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Media Analyses





EYE ON THE MEDIA: On the Oslo Anniversary, NPR as Usual


National Public Radio can't seem to help itself — whatever the Middle East subject, whatever the day, anti-Israel bias percolates. The week marking Oslo's tenth anniversary was typical.

There were no reviews of the failed peace effort hailed so enthusiastically for years by the network, no look at Yasir Arafat's central role in the violence that shadows the lives of millions of Israelis and Palestinians. (Nor had there ever been in the preceding decade any serious scrutiny by NPR of the disastrous Palestinian flouting of Oslo's imperatives to promote reconciliation with Israel and reject terror.) Multiple NPR reports on September 8 about Ahmed Qurei, recently dubbed Prime Minister by Arafat to replace Mamoud Abbas, recently ousted by Arafat, were of a piece with the rest. In segments without any Israeli speakers, NPR interviewers directed softball queries about Queri to Palestinian commentators, in one case to a journalist and in another to a Palestinian-American academic.

An NPR reporter asked the first if Qurei were, as reputed, "a pragmatist" and "charismatic." The guest agreed he was popular, but cautioned that Qurei faces a "rough and hard-line Israeli government." The academic explained to another NPR host that Qurei is "very moderate" and "popular," but will only succeed if – again – Sharon cooperates on the road map.

Not a question was posed as to Qurei's longstanding insistence on the so-called Palestinian "right of return" — a recipe for the destruction of Israel. Nor was anyone interested in exploring the new PM's striking comments about the Aqaba Summit. According to MEMRI (Middle East Media Research Institute), Qurei told the Lebanese daily An Nahar in June: "The words of President Bush at Aqaba, that Israel is a Jewish state, aroused great concern among us. These words should not have been said."

Interesting from an "architect of Oslo" But not to NPR.

Elected Israeli leaders like Prime Minister Ariel Sharon, however, get no similar cozy treatment. NPR has allotted whole programs to Arab speakers blasting Sharon as "hated," "hard-line," "right-wing" and a "war criminal" - without a single Israeli voice permitted in reply.

NPR reporters themselves stoke the criticism, as when network favorite Columbia professor Rashid Khalidi was asked about Sharon's apartment in Jerusalem's Old City.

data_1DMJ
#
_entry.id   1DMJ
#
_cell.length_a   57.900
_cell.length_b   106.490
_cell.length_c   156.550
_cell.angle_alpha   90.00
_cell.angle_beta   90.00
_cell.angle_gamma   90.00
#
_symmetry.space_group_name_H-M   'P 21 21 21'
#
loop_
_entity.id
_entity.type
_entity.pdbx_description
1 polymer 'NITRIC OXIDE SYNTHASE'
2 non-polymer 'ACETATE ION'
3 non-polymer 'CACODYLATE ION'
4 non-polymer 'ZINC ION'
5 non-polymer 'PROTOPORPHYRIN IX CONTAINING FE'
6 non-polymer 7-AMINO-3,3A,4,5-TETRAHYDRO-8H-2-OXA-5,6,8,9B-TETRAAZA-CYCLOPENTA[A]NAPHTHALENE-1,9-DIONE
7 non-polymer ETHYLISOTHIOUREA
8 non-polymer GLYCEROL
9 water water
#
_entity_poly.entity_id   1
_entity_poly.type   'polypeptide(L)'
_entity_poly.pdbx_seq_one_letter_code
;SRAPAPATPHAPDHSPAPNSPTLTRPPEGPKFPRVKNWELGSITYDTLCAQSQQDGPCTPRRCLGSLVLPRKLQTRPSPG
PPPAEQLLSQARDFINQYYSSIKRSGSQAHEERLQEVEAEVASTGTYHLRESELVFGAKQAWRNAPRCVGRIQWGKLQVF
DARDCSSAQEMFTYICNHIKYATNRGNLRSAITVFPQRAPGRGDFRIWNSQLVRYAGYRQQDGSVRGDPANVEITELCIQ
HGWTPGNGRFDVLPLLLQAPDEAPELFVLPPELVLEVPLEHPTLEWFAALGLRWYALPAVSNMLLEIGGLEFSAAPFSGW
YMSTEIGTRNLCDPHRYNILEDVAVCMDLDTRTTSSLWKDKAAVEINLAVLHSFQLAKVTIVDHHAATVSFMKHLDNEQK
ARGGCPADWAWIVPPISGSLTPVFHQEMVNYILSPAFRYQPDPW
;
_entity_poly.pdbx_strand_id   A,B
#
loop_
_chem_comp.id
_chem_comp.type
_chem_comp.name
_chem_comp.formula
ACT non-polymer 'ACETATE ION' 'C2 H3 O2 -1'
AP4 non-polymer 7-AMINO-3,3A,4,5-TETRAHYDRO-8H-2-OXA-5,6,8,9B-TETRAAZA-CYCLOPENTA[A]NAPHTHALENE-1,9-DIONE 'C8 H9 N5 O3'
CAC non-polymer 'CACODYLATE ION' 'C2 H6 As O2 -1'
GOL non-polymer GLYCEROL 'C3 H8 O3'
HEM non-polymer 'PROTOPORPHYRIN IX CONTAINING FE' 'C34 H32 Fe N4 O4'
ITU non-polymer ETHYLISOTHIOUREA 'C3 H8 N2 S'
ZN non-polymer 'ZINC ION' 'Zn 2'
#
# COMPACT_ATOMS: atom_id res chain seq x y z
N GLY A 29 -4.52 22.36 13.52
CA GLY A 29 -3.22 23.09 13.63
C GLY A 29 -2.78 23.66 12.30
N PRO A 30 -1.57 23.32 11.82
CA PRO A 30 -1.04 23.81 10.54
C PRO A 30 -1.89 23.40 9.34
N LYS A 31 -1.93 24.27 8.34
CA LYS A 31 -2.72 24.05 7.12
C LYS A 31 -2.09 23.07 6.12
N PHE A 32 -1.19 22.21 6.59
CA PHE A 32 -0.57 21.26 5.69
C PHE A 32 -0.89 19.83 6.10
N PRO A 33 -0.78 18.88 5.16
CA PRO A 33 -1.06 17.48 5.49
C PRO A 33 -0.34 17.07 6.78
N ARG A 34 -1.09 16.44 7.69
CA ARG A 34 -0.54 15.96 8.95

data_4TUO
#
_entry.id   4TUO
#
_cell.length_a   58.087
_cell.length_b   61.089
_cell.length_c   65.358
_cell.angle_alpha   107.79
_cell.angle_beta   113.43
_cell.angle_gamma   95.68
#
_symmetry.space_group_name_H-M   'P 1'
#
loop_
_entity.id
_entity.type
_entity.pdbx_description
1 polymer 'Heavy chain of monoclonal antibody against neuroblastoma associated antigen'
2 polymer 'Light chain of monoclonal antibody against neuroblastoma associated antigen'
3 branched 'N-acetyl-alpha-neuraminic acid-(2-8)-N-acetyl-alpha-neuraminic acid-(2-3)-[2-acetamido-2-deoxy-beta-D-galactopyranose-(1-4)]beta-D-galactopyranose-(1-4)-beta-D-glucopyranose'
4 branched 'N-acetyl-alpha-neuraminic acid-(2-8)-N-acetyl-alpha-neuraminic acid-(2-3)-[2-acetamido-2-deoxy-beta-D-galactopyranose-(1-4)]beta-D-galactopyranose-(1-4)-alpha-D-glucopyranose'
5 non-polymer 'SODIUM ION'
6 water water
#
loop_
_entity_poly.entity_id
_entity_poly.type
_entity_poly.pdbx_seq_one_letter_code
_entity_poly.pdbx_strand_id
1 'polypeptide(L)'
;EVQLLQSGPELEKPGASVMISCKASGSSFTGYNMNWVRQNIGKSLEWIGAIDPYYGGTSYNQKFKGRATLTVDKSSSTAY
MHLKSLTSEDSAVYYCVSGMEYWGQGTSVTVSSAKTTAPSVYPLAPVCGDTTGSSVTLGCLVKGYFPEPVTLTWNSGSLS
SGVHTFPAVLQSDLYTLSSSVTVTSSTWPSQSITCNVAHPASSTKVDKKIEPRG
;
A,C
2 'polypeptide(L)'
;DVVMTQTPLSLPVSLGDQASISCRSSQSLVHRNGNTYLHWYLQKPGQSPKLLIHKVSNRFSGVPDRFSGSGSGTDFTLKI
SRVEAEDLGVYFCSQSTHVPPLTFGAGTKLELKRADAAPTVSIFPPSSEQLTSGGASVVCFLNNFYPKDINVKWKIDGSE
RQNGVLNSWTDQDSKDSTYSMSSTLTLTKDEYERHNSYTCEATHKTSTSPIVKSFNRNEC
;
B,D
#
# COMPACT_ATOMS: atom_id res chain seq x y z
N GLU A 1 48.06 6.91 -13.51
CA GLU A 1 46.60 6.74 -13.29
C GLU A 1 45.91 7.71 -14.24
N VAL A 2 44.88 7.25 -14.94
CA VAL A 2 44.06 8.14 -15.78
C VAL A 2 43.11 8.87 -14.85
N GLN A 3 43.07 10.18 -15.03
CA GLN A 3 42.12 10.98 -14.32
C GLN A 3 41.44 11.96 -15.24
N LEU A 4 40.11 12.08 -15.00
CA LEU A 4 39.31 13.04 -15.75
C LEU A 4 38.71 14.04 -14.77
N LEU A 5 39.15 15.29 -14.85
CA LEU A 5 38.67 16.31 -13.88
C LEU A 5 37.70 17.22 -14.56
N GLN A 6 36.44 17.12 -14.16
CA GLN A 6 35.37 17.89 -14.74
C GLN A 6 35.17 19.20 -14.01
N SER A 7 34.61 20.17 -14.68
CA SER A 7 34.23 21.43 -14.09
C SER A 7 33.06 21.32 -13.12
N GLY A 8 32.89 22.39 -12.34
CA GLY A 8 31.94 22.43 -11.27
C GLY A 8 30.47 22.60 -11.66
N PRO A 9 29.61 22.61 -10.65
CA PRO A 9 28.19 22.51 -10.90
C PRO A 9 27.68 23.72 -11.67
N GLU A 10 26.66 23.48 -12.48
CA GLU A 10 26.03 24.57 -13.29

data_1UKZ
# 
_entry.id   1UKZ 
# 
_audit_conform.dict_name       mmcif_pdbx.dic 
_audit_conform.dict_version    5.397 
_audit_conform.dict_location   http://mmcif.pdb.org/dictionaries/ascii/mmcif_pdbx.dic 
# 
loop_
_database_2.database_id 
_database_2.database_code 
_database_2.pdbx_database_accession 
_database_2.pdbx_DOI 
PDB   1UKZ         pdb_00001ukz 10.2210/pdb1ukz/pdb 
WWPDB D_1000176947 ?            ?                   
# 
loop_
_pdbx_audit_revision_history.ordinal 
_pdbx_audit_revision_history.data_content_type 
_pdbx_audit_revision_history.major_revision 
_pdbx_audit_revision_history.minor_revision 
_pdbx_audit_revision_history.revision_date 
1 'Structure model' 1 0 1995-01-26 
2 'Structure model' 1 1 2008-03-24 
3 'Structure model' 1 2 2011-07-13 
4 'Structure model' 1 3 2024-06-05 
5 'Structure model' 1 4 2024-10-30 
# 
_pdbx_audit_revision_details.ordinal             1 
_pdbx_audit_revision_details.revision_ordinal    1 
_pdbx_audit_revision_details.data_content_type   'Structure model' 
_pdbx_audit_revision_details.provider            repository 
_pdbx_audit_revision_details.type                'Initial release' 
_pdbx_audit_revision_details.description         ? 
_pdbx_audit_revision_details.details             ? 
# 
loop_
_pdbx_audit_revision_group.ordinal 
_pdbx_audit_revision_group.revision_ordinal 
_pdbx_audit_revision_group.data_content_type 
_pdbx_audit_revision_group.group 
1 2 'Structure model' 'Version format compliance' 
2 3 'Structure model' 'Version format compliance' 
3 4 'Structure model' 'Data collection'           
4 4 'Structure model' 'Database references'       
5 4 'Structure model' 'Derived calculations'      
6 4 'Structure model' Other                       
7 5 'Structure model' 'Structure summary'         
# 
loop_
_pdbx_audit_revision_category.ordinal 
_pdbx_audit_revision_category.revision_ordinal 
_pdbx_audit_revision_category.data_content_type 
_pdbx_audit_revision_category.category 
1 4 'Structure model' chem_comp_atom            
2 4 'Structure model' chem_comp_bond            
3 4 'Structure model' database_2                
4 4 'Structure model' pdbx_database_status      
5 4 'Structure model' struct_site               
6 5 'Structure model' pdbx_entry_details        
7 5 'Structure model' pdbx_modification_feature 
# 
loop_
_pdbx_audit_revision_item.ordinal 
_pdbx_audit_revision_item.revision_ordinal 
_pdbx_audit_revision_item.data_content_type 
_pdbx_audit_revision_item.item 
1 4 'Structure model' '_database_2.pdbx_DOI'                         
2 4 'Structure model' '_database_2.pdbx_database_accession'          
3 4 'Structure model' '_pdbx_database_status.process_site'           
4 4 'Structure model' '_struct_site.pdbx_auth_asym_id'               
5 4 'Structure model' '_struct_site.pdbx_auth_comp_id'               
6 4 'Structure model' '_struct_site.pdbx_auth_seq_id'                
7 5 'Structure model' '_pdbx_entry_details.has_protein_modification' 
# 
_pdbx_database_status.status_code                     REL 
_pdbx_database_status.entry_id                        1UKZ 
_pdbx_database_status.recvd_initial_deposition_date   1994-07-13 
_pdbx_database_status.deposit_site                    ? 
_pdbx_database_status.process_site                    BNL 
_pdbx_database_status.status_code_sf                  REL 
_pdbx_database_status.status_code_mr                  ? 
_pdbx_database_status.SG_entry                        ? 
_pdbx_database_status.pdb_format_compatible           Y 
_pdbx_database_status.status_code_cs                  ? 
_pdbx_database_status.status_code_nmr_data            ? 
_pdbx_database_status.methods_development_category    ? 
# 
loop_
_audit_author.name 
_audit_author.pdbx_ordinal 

"That site is offensive to Palestinians," prompted the reporter. "Like a bone in the throat," agreed Khalidi.

Not that Israeli speakers aren't heard at all. Even mainstream experts and officials representing the views of the majority of the public are interviewed at times, if often in lopsided segments tilted toward Arab or marginal Israeli perspectives.

But most smiled upon among Israelis are those who can be relied on to slam their government — people like Akiva Eldar, a journalist from the Left fringe of the nation's political spectrum. He was interviewed by Scott Simon on September 13 on the question of expelling Arafat.

So extreme is Eldar that his liberal colleague, Nahum Barnea, from Yediot Aharanot, memorably denounced him for failing the "lynch test" — for excoriating Israel incessantly and refusing to fault the Palestinians even when they had brutally lynched and mutilated two Israelis in Ramallah. Nor had he ever, according to his critic, rebuked the Palestinians as they systematically violated Oslo.

Eldar proceeded to tell NPR listeners the "problem is not really Arafat." In a coarse parroting of the rhetoric of Israel's detractors, he charged that Ariel Sharon wants "a kind of Bantustein, which is, you know, the Palestinian version of Bantustan, the South African Bantustan." The NPR guest also had a crude comment about President George Bush. He complained that "Big Daddy" is "not willing to take the two wild kids into a closed room and make sure they make peace."

There was no other speaker in the segment.

This is "balanced" coverage in an ordinary week on NPR. Now the network faces a dilemma — actually a quagmire. It continuously produces distortions inimical to Israel while at the same time both NPR itself and nearly 700 public radio outlets broadcasting NPR programs across America seek financial support from Jewish contributors.

It's getting tougher to persuade those concerned about Israel's existential battle, Jews and non-Jews alike, to shell out for a tax-supported, listener-funded institution that seriously misrepresents the Arab-Israeli conflict.


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